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What a flashback on Psyké Underground


Although I have described Walibi Belgium as a ghetto amusement park in my last report, I was always curious about new development of the park. Since my last visit in 2009 a lot has happened in Wavre. Starting with the Mise en état of the Intamin Rapid Ride Radja River and the associated reactivation of the long-forgotten water effects in 2010, the overhaul gradually moved through the rest of the park and the swimming pool Aqualibi. The whole park just got back to its former glory, a condition which only a few are likely to know. Accordingly, I’ve been wanting to revisit the park for over a year just to convince myself of the status quo, but a promising and long-awaited novelty kept me waiting until the end of this season: The roller coaster Psyké Underground.

Tour of the park


After redeeming our Fort Fun season ticket coupons in the service centre, we went straight through the newly designed entrance area and directly followed the paths to our right in the direction of the roller coaster Vampire. Now in black and red, the coaster lost its typical Six Flags colour scheme. Although I have no negative attitude towards Vekoma Suspended Looping Coasters, the last ride on Vampire was just way too slow and the incompetent staff made the experience even worse.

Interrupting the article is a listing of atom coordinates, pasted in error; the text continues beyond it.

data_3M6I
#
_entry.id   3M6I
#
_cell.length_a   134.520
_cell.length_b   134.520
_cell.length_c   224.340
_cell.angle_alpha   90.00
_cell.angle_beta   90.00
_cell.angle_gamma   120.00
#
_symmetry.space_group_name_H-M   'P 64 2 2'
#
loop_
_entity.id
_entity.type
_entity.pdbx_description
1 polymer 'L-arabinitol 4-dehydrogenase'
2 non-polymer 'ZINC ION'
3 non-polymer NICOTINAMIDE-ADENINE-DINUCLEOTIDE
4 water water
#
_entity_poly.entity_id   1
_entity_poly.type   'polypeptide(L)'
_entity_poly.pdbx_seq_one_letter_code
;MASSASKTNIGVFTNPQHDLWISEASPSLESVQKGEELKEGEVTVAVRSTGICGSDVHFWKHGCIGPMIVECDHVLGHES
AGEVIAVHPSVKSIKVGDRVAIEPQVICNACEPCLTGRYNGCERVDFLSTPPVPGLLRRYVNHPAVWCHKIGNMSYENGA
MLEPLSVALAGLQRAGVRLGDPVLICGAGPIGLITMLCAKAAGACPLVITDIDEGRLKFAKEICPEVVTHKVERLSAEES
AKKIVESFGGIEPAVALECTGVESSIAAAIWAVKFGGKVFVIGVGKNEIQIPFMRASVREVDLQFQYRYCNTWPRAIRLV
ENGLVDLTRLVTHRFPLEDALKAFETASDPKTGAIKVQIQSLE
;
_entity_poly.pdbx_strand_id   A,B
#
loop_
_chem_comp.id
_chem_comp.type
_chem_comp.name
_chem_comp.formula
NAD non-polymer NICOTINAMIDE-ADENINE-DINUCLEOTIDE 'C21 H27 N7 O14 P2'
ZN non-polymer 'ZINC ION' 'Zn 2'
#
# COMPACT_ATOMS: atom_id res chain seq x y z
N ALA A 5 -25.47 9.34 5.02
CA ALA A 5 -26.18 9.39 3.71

Even Jan and Julian were not particularly euphoric about the upcoming ride. Interestingly, our expectations were absolutely wrong. Compared to other rides of this type, the Vampire is not only a good ride, but an absolutely smooth one too. You can’t even imagine how bluffed we were, when we finally hit the brake run. There is simply no major contact with the restraints, which is quite surprising, especially with the rather sturdy Vekoma over the shoulder restraint construction. However without all the flaws of a typical SLC, the ride is rather boring despite the very good layout. Even through the ride was smooth, the desire for further confirmation of our freshly gained experience was rather limited. Nevertheless, what ever Walibi Belgium did with the ride, it was the right decision.

Cobra and Palais du Génie